Clearly, Poland's anti-smoking education is still lacking. And, Poland also lagged Europe and other countries in placing bans on public smoking. In 2003, Poland ratified a WHO framework to end smoking in public. However, Poland did not institute a smoking ban in public places, including public transportation, schools, workplaces, sporting events, until November 15, 2010 ("Smoking in Poland"). However, tobacco production is up, and women continue in 35-44 age bracket to smoke, giving Poland one of the highest prevalence rates of women smokers in the world, and the percentage of smokers in Poland is particularly among less educated and employed, up to 50% of all men. Nonetheless, there are still successes. After the ban in public smoking, exposure to smoke has dropped considerably, with a huge decline in children's second hand smoke (a drop to 6%, from 19%). And, less cigarettes are being sold in Poland, rates from coronary heart disease deaths down 50%, even though the cost is still cheaper than all of Europe (Jacek et al., 2014).

What social and political factors allowed cigarette smoking to become a part of the Polish culture?

The main political factor was the government's clear conflict of interest. Up to the end of the Cold War, the state ran the tobacco industry and Poland was one of the largest tobacco producers in Europe (Jacek et al., 2014). Thus, tobacco was a significant source of the Polish government's revenue; so, the government had a clear interest in preventing the known health risks from being published to the public. Among Europeans, Poles were the least informed about the hazards of smoking. A second political issue was that the few tobacco laws the government had enacted were not enforced because the economy was continuously in difficulty (Jacek et al., 2014). And, Levine (2007) suggests that tobacco revenue was used as a hedge against a loss in revenue during economic downturn, therefore, the government had no incentive to pass legislation curtailing smoking. After the end of the Cold War, initially, as the tobacco industry was privatized, cigarettes were even more abundant, with new and cheaper popular brands (the government forced the new tobacco multinationals to keep prices artificially low). Also, democratization meant more aggressive marketing, with $100 million spent, making tobacco the number one marketed product in the country. As such, the tobacco industry could aggressively market to children, 11 to 15 years of age, which contributed to a rise in smoking throughout the 1990s (Levine, 2007).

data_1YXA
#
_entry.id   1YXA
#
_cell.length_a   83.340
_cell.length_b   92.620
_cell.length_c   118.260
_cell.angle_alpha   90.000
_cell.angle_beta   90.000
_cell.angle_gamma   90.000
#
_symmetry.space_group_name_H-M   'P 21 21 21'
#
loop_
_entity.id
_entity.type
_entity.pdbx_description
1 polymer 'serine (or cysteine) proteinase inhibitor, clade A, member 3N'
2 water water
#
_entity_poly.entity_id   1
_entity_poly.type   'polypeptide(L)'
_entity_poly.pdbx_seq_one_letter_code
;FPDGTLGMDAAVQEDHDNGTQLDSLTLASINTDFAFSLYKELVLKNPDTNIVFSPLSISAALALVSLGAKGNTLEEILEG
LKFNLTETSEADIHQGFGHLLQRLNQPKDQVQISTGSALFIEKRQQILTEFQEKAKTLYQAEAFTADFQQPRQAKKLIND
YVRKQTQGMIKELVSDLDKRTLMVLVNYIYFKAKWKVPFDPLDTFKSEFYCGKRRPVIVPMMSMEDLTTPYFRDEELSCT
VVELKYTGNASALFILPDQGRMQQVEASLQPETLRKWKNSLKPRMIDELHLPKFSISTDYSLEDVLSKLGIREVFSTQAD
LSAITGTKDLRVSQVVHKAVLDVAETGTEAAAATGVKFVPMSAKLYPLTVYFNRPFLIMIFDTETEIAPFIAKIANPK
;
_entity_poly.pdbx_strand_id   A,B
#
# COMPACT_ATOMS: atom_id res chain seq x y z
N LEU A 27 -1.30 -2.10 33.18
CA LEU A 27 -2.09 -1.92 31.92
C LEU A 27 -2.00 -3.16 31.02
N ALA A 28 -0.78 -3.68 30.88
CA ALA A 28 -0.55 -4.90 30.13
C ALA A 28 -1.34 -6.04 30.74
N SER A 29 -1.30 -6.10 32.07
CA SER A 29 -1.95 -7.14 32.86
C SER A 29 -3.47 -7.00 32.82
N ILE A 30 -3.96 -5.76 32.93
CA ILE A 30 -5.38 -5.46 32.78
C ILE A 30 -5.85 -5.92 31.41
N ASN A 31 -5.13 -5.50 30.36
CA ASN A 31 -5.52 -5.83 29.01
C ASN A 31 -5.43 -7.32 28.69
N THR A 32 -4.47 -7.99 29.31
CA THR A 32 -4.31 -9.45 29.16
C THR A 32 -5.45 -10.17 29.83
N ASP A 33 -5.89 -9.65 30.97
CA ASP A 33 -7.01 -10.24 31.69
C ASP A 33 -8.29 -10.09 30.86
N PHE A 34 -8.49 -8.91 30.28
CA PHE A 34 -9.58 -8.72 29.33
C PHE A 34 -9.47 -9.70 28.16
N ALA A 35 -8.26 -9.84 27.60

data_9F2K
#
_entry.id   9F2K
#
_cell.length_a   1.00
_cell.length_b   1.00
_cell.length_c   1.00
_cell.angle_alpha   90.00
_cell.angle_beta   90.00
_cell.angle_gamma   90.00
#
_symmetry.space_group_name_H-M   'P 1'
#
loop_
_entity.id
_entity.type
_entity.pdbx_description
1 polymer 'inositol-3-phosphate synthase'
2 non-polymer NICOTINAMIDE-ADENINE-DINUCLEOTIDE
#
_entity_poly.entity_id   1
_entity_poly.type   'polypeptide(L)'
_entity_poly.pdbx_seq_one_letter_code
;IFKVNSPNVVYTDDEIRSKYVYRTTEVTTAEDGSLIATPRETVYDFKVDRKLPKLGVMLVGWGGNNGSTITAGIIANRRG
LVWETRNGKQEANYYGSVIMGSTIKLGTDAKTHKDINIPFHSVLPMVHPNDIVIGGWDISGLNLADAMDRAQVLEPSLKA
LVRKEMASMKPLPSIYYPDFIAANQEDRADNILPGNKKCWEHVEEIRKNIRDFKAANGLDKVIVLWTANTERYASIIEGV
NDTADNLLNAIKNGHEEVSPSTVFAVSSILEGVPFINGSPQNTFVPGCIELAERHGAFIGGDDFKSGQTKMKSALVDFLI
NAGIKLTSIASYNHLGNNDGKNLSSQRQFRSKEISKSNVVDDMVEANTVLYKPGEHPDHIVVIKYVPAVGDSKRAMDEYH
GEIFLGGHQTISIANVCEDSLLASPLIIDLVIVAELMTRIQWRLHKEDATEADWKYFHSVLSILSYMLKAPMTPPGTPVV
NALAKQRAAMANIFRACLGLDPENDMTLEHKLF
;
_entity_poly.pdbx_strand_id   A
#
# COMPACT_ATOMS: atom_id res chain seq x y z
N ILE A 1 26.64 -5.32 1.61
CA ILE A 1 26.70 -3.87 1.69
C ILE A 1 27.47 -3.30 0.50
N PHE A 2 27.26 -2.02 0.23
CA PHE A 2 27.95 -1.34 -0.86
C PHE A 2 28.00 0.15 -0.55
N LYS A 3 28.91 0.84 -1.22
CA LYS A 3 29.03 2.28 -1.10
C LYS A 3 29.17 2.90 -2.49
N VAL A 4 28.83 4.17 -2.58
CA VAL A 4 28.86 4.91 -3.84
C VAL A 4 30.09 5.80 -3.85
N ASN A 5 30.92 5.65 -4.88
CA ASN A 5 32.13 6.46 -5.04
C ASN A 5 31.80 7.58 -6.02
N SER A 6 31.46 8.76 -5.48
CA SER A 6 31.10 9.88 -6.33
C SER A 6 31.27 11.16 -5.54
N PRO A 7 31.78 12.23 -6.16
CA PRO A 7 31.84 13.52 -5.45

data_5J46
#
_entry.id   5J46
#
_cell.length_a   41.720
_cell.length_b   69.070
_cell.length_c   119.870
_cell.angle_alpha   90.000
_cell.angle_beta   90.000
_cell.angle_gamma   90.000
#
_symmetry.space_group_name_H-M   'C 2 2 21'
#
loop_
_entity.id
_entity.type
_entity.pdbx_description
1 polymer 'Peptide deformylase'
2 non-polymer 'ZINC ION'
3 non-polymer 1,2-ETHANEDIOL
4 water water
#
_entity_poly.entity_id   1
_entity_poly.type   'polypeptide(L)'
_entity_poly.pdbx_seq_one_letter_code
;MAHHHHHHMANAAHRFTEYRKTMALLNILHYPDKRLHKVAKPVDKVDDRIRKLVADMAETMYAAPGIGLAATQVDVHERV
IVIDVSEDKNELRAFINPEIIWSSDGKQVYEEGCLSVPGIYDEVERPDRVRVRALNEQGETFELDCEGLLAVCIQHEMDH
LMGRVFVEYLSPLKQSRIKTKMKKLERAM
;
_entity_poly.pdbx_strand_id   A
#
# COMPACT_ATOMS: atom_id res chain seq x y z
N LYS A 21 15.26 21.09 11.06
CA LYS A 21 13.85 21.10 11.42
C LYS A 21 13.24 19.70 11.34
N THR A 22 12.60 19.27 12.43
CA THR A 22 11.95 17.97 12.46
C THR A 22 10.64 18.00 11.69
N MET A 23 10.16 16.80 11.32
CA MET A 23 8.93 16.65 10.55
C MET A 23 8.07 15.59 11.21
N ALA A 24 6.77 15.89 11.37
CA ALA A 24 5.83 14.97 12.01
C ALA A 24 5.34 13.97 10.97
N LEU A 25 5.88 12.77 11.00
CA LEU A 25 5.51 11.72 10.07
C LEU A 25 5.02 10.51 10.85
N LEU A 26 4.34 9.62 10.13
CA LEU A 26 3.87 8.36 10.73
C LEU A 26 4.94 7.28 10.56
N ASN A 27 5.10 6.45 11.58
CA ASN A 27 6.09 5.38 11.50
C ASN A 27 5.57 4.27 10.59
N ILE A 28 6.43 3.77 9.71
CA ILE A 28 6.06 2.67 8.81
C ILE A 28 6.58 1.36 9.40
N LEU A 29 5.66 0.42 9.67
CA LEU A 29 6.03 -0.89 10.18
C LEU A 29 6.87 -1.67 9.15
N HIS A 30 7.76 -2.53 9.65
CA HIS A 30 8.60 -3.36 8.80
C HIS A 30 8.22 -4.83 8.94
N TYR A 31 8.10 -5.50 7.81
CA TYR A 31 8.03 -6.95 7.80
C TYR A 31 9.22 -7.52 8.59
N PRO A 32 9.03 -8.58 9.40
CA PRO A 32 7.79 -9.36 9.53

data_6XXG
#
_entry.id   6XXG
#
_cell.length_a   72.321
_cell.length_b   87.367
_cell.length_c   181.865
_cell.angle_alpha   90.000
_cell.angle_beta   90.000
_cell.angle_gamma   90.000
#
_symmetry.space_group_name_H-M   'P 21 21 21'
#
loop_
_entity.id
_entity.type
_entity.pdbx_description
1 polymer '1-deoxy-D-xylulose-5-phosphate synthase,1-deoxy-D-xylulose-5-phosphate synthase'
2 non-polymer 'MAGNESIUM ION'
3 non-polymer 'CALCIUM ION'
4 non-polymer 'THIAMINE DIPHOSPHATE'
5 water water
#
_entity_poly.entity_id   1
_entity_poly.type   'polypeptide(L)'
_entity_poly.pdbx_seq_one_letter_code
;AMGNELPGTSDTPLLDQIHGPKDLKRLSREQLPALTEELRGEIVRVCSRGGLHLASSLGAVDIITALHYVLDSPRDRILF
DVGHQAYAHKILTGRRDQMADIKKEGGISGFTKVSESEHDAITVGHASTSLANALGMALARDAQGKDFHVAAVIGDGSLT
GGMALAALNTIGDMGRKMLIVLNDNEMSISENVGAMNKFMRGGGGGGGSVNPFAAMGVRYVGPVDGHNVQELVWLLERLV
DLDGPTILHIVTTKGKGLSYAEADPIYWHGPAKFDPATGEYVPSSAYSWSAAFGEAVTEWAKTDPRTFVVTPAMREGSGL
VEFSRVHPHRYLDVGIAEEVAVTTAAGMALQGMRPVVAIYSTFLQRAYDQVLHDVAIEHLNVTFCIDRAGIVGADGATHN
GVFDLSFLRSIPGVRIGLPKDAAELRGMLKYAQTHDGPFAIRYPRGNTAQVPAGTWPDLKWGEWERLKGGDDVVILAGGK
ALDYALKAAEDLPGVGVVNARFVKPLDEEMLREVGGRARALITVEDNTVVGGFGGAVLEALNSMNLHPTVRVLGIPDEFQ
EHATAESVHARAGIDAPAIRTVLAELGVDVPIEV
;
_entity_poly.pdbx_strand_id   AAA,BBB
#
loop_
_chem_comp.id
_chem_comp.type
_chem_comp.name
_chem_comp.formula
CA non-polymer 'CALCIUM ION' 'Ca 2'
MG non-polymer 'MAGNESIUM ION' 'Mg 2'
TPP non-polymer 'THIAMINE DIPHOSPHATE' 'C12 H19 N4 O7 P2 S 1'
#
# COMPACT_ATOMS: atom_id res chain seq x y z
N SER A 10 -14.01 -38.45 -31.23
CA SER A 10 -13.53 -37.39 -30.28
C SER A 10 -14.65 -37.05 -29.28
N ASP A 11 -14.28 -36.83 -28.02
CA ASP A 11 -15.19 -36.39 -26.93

Moreover, smoking, then, was a socially acceptable practice, since it was not linked to adverse societal effects, like the significant health risks. Smoking in homes, exposure of children and non-smokers to second hand smoke, was also not considered to be socially abhorrent behavior (Jacek et al., 2014).

References

Global health (2017).

Jacek, J., Przewozniak, K., & Xatoriski, W. (2014). Tobacco control in Poland - successes and challenges. Transl Lung Cancer Research, 3(5), 280-285.

Kaleta, D. et al. (2014). Prevalence and factors associated with / hardcore smoking in Poland: Findings from the Global Adult Tobacco Survey (2009-2010). BC Public Health 14(583). Doi: 10.11186/1471-2458-14-583

Levine, R. (2007). Case studies in global health: Millions saved. Sudbury, MA: Jones and Bartlett Learning.